As an example, for a threshold device 12 a having a 0.5 μm diameter formed of TeAsGeSSe having respective atomic percents of 16/13/15/1/55, the holding current may be on the order of 0.1 to 1 μA. Below this holding current, the threshold device 12 a turns off and returns to the high resistance regime at low voltage, low field applied. The threshold current for the threshold device 12 a may generally be of the same order as the holding current. The holding current may be altered by changing process variables, such as the top and bottom electrode material and the chalcogenide material, and/or the contact area between the electrodes and chalcogenide. The threshold device 12 a may provide high “on current” for a given area compared to conventional access devices such as metal oxide semiconductor field effect transistors or bipolar junction transistors or semiconductor diodes. However, such devices may also be used, as shall be apparent to one skilled in the art, as an adaptation of the embodiments and descriptions herein.

Turning again to FIG. 1, a decoder 18 receives address signals to select the desired column using select transistors 20 a-c uniquely associated with each column for cell selection. A reset write current source 22 is parallel connected to a set write current source 24 and a read current source 26; current sources 22, 24 and 26 are coupled to a node 66 which is coupled to first terminals of selection transistors 20 a-c. The read current operation is conducted so that the current through a memory cell 12 does not exceed the threshold current of the memory element 12 b or threshold device 12 a, and is set to generate a rise time on the selected column (14 a or 14 b or 14 c, with column selection determined by “on” select transistors 20 a or 20 b or 20 c).

The current sources 22, 24 and 26 are coupled to the selected column or columns 14 a, 14 b, 14 c as needed in response to addressing commands from an external memory user such as a processor. Furthermore, read current source 26 may be switched off by a disabling signal DIS generated by a sensing and timing circuit 525, as will be explained later on.

A set of transistors 46 a or 46 b or 46 c are located on the bottom of the columns 14 in order to enable write quenching and to deselect the respective columns 14 so as to assure a fast write current pulse trailing edge on columns 14, when needed. Fast quench is also assisted by simultaneous switching the selected rows 12 from selection to deselection voltage. Alternately instead of a read current source 26, a voltage may be forced which is about equal to a reference level Vref and the compliance limited to the read current (here for example, 5 μA with a threshold current of the memory element 12 b of about 10 μA and a threshold current of the threshold device 12 a of about 10 μA). Then, if the current driven by the voltage source (not shown) through the memory and select devices 12 b, 12 a after the transient dies out is greater than the compliance limit current, Iread, the bit is set. Otherwise, the bit is reset. By such techniques, the current forced can also be less than Ith(oum) of memory element 12 b, and the devices are not thresholded, that is are not brought to their threshold values.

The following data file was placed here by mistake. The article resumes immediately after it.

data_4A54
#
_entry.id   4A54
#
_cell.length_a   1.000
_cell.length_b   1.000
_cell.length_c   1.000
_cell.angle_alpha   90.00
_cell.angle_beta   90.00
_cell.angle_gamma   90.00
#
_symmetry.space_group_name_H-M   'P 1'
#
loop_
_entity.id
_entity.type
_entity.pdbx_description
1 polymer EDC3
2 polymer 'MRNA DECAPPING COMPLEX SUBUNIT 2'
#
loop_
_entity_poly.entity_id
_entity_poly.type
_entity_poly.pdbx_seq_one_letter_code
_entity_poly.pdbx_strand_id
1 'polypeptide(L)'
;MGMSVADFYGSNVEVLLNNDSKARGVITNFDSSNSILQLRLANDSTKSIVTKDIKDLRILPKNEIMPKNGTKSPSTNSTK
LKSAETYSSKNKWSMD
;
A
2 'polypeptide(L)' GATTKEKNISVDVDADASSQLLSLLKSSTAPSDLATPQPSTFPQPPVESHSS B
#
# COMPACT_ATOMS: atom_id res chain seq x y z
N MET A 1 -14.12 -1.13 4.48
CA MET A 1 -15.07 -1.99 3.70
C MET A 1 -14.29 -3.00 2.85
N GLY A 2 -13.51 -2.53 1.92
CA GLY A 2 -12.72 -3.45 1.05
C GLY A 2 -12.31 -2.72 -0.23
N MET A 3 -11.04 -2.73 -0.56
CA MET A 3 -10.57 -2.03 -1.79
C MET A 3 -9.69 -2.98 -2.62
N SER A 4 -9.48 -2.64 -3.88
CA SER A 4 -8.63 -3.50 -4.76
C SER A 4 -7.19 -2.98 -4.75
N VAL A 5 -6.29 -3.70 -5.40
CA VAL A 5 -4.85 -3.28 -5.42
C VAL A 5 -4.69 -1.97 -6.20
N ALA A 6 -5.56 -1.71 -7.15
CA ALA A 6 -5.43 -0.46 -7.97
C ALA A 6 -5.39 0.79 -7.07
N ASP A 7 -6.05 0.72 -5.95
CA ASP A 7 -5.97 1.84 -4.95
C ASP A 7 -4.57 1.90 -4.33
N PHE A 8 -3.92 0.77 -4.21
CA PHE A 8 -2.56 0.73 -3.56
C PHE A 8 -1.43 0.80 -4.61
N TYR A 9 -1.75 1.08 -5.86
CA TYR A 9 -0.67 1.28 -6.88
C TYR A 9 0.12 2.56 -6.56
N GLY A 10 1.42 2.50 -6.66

Transistors 28, 38, and 37 are on/off switches that select the desired current, generated by current source 22, 24 or 26, to the selected column 14 depending on whether the desired function is to write a bit to its reset state, or to write a bit to the set state, or read a selected bit, respectively. A gate 36 either disables reading and enables writing by turning off read current source 26 and enabling write gates 25 and 26, or turns on transistor 37 to enable the read current source 26 and disable write gates 25 and 26. Unless enabled, gates 25 and 26 turn off the write current sources, 22 and 24. The gate 36 is controlled by enable circuit 34. An input/output (I/O) control 32 is coupled to the data-in (Din) circuit 30, which is coupled to select either write “0” or write “1” through selection of either current source 22 or 24, one having less write current to write a “1” (and crystallize) than the other that resets the selected bit to a “0” (amorphous), or in the alternative the write amplitude to the set is the same as reset but the trailing edge is slower or stair stepped down over a period greater than, e.g., 100 nsec. The data-in circuit 30 is write enabled by enable circuit 34.

Reading of the state of the memory elements 12 b is carried out by the sensing and timing circuit 525 including operational amplifier 530, differentiating circuit 535, first and second comparators SD1 and SD2, timing circuit 545 and latch 555.

Operational amplifier 530 provides an output voltage D based on a voltage C from a selected column line, e.g., column line 14 c. The output voltage D of the operational amplifier 530 is fed back to its input so that the output voltage D tracks its input. Thus, operational amplifier 530 buffers the selected read column voltage C so that output voltage D can drive inputs to comparators SD1 and SD2 through the differentiating circuit 535. Differentiating circuit 535 includes a capacitor Cd and a resistor Rd and produces a differentiated voltage Vd. Thus, the differentiated voltage Vd is essentially a rate of change derivative of the selected read column voltage C from the selected column line 14.